Compare this to the 9/11 incident:
The Reichstag fireAnd, compare this to the Patriot Act:
On February 27, Hitler was enjoying supper at the Goebbels home when the telephone rang with an emergency message: “The Reichstag is on fire!” Hitler and Goebbels rushed to the fire, where they encountered Hermann Goering, who would later become Hitler’s air minister. Goering was shouting at the top of his lungs, "This is the beginning of the Communist revolution! We must not wait a minute. We will show no mercy. Every Communist official must be shot, where he is found. Every Communist deputy must this very day be strung up."
The day after the fire, the Prussian government announced that it had found communist publications stating Government buildings, museums, mansions and essential plants were to be burned down... Why would Hitler and his associates turn a blind eye to an impending terrorist attack on their national congressional building or actually assist with such a horrific deed? Because they knew what government officials have known throughout history — that during extreme national emergencies, people are most scared and thus much more willing to surrender their liberties in return for “security.” And that’s exactly what happened during the Reichstag terrorist crisis.
The day after the fire, Hitler persuaded President Hindenburg to issue a decree entitled, “For the Protection of the People and the State.” Justified as a “defensive measure against Communist acts of violence endangering the state,” the decree suspended the constitutional guarantees pertaining to civil liberties:Or this, the Nazi model for the Neocons' system of capturing their enemies:
Restrictions on personal liberty, on the right of free expression of opinion, including freedom of the press; on the rights of assembly and association; and violations of the privacy of postal, telegraphic and telephonic communications; and warrants for house searches, orders for confiscations as well as restrictions on property, are also permissible beyond the legal limits otherwise prescribed. Two weeks after the Reichstag fire, Hitler requested the Reichstag to temporarily delegate its powers to him so that he could adequately deal with the crisis. Denouncing opponents to his request, Hitler shouted, “Germany will be free, but not through you!” When the vote was taken, the result was 441 for and 84 against, giving Hitler the two-thirds majority he needed to suspend the German constitution. On March 23, 1933, what has gone down in German history as the “Enabling Act” made Hitler dictator of Germany, freed of all legislative and constitutional constraints.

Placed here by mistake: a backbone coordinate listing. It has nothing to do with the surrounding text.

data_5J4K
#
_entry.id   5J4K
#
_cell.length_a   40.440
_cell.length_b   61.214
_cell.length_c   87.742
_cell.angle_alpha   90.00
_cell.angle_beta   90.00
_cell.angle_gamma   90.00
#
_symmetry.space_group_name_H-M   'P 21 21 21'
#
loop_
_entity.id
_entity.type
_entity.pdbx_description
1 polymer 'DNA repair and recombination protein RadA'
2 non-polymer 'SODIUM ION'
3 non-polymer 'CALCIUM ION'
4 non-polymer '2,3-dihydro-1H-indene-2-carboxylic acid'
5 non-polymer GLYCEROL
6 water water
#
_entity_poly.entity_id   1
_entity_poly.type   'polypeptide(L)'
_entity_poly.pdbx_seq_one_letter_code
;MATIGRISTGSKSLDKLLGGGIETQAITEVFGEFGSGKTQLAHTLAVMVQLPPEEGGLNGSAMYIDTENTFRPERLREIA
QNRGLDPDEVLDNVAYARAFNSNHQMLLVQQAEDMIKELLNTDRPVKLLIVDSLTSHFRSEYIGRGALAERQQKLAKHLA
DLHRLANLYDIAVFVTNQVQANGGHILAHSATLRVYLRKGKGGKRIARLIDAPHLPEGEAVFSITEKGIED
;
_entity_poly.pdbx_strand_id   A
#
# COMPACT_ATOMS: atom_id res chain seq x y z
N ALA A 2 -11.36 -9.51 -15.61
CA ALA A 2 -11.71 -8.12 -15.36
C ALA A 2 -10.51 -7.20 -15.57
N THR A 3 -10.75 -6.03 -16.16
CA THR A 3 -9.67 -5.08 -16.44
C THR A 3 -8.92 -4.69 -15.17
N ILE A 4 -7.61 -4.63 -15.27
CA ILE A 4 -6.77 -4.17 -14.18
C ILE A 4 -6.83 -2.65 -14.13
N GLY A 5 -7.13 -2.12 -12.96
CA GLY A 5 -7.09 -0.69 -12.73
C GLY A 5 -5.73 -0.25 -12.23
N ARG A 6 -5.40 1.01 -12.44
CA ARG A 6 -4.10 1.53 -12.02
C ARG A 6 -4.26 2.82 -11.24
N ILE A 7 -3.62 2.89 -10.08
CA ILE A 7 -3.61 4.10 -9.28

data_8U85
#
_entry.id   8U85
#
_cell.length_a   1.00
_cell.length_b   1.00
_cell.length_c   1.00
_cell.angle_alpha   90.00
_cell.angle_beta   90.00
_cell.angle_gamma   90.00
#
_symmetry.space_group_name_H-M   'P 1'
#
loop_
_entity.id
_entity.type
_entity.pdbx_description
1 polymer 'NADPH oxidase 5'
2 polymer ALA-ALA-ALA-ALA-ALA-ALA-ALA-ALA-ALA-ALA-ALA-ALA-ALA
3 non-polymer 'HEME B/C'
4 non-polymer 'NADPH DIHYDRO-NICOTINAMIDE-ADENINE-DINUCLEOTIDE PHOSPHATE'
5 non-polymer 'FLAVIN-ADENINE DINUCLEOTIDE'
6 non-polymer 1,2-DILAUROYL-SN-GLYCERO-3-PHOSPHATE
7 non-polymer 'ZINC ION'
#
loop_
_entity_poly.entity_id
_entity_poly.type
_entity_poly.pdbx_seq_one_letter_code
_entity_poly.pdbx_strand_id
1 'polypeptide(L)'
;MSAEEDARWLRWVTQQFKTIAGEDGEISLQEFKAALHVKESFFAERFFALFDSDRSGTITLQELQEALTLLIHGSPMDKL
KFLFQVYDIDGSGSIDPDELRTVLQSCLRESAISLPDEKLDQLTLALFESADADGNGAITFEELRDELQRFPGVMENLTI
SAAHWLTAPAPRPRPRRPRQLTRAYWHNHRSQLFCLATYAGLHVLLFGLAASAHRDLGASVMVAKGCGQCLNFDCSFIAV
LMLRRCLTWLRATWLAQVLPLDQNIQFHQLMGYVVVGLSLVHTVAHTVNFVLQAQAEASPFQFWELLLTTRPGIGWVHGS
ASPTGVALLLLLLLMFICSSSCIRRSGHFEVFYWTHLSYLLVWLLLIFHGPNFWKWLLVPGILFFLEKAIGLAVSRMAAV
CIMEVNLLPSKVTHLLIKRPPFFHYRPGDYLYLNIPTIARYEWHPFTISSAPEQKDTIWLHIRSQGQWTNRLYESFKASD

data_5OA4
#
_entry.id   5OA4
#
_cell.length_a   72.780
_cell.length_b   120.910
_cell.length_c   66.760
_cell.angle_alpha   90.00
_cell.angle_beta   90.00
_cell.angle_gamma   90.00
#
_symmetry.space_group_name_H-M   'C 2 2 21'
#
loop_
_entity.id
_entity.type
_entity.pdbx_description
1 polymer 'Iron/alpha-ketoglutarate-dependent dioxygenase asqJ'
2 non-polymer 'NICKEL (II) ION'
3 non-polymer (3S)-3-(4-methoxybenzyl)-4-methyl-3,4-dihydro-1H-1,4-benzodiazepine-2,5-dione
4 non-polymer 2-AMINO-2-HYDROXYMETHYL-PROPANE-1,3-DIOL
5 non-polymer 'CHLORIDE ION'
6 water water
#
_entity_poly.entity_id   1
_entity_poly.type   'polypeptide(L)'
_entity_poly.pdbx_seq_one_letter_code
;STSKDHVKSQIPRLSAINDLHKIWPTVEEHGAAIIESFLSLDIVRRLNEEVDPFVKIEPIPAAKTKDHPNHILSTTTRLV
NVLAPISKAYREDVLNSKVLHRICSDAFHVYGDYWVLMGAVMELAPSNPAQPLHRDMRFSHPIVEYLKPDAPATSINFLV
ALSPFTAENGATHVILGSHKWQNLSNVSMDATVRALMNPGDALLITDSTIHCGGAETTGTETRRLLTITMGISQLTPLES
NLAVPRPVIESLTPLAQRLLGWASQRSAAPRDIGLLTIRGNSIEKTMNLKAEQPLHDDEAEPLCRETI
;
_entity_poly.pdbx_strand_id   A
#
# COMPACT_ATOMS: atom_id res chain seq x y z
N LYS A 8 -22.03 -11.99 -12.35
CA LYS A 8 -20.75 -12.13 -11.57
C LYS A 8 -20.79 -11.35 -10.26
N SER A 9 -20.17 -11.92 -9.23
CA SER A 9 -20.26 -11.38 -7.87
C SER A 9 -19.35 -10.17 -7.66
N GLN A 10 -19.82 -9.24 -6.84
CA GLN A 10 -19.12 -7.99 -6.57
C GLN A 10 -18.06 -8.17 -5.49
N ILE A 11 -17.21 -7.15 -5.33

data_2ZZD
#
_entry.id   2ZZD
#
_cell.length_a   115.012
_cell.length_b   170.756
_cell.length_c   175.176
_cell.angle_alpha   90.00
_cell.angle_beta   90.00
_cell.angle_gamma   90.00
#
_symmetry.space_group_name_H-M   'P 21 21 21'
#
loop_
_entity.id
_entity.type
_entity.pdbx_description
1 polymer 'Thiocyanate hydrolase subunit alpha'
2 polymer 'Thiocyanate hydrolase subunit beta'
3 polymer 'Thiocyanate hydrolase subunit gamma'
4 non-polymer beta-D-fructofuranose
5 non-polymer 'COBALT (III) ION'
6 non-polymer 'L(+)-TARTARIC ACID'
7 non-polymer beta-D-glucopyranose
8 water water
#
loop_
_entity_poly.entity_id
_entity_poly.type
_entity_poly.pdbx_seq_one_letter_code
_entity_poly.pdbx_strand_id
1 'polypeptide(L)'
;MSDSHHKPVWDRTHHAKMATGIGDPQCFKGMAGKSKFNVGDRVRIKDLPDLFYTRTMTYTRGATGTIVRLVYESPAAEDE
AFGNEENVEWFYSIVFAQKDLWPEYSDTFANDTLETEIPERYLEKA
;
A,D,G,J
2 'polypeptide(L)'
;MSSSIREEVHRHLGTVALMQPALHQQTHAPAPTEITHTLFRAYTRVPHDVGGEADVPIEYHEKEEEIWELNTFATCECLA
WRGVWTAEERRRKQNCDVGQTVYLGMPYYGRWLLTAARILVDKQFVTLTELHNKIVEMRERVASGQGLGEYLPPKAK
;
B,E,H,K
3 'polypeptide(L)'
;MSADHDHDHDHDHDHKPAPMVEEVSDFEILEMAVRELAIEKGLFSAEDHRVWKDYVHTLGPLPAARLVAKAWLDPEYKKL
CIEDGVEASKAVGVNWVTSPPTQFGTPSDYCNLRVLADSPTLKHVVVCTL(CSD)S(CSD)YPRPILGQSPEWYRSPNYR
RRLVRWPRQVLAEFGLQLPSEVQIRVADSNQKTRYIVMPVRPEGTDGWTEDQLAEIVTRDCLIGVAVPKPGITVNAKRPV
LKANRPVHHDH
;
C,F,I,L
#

The Nazis also implemented a legal concept called Schutzhaft or “protective custody” which enabled them to arrest and incarcerate people without charging them with a crime.And finally,
Oddly enough, even though his dictatorship very quickly became complete, Hitler returned to the Reichstag every four years to renew the “temporary” delegation of emergency powers that it had given him to deal with the Reichstag-arson crisis. Needless to say, the Reichstag rubber-stamped each of his requests.The only thing worse than Nazis, is Nazis who have learned from their history how to succeed.
For their part, the German people quickly accepted the new order of things... The overwhelming majority of Germans did not seem to mind that their personal freedom had been taken away, that so much of culture had been destroyed and replaced with a mindless barbarism, or that their life and work had become regimented to a degree never before experienced even by a people accustomed for generations to a great deal of regimentation... The Nazi terror in the early years affected the lives of relatively few Germans and a newly arrived observer was somewhat surprised to see that the people of this country did not seem to feel that they were being cowed... On the contrary, they supported it with genuine enthusiasm. Somehow it imbued them with a new hope and a new confidence and an astonishing faith in the future of their country.